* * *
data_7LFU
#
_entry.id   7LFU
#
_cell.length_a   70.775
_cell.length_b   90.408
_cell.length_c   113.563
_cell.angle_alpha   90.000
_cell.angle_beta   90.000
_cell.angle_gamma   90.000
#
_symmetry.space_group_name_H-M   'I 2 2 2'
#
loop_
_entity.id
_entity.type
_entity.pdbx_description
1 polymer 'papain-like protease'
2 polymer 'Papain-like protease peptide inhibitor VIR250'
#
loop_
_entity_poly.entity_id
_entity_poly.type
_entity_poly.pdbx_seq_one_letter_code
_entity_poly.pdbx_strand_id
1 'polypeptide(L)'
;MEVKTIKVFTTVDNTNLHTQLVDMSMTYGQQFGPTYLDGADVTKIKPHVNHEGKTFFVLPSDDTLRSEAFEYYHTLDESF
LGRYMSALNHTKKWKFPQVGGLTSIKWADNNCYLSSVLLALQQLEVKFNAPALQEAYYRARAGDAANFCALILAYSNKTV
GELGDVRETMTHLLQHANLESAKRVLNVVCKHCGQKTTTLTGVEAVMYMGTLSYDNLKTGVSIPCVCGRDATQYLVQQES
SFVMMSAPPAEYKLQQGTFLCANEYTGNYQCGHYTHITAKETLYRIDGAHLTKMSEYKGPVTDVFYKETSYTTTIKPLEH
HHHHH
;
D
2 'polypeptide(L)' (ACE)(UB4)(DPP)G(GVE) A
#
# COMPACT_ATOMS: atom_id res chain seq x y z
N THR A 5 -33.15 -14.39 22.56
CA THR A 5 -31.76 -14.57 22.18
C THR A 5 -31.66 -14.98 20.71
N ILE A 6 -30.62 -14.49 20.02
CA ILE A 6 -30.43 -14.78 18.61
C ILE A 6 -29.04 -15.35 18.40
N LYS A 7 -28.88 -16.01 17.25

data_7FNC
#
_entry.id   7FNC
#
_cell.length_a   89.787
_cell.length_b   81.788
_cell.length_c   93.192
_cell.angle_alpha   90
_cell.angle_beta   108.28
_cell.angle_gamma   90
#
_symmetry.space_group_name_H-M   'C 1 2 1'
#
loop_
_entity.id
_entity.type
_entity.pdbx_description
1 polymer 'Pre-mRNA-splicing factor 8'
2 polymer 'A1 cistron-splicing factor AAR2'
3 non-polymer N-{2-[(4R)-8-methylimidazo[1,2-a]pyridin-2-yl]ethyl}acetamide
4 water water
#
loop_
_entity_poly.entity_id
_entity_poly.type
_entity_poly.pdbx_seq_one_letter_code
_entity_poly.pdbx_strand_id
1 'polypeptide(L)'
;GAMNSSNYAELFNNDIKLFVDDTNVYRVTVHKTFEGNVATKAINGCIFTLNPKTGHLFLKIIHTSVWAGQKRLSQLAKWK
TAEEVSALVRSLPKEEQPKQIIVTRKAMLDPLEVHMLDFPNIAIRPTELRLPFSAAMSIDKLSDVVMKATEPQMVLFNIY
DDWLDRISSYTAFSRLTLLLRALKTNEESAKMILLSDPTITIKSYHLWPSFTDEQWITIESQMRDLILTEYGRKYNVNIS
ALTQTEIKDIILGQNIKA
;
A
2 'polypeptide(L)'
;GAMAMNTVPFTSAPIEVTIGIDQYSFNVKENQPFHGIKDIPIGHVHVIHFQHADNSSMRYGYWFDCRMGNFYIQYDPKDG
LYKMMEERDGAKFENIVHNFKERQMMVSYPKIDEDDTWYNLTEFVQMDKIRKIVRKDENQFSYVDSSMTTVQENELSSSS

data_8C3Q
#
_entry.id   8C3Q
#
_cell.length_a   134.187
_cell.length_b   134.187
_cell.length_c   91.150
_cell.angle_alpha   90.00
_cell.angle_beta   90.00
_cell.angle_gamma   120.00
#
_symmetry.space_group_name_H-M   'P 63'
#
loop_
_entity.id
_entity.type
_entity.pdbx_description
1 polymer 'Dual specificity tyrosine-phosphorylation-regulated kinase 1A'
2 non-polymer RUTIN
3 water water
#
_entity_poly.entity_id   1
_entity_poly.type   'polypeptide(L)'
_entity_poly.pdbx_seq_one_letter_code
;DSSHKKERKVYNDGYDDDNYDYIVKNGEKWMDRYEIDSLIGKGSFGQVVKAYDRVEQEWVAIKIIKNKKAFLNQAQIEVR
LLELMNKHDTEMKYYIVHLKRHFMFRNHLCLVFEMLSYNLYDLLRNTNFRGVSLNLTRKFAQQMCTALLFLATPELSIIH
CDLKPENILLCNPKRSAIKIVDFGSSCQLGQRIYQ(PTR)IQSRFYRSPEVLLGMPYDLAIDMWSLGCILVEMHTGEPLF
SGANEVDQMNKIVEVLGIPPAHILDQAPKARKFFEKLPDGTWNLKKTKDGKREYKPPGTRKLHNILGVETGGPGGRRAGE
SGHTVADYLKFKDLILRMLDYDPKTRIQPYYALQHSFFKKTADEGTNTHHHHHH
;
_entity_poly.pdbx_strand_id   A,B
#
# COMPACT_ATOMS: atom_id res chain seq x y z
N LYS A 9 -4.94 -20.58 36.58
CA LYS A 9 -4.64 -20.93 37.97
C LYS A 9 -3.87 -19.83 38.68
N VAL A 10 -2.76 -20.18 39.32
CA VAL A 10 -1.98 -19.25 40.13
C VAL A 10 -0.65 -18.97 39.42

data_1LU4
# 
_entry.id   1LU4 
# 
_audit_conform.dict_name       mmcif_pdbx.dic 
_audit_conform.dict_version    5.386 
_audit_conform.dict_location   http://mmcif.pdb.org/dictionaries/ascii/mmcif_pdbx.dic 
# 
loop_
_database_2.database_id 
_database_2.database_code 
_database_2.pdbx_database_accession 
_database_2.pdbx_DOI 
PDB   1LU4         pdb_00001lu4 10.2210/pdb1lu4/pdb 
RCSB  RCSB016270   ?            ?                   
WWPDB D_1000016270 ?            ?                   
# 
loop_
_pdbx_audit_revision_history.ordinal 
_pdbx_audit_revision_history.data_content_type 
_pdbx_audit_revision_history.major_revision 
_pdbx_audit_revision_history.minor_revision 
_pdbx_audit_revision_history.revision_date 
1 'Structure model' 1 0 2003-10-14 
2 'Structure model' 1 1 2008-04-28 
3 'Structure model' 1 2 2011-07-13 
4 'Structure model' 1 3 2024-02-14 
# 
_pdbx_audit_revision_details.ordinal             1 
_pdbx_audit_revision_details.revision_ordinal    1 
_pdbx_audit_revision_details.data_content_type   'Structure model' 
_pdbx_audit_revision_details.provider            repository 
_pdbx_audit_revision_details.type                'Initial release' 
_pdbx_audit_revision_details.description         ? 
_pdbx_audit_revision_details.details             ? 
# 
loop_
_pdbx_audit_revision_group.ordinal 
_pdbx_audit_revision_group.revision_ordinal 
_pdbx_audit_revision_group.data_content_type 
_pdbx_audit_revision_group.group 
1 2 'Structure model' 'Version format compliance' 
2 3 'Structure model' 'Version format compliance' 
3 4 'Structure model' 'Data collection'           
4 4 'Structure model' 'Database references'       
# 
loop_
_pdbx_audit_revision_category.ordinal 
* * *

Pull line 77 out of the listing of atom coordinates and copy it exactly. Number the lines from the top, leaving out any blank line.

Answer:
A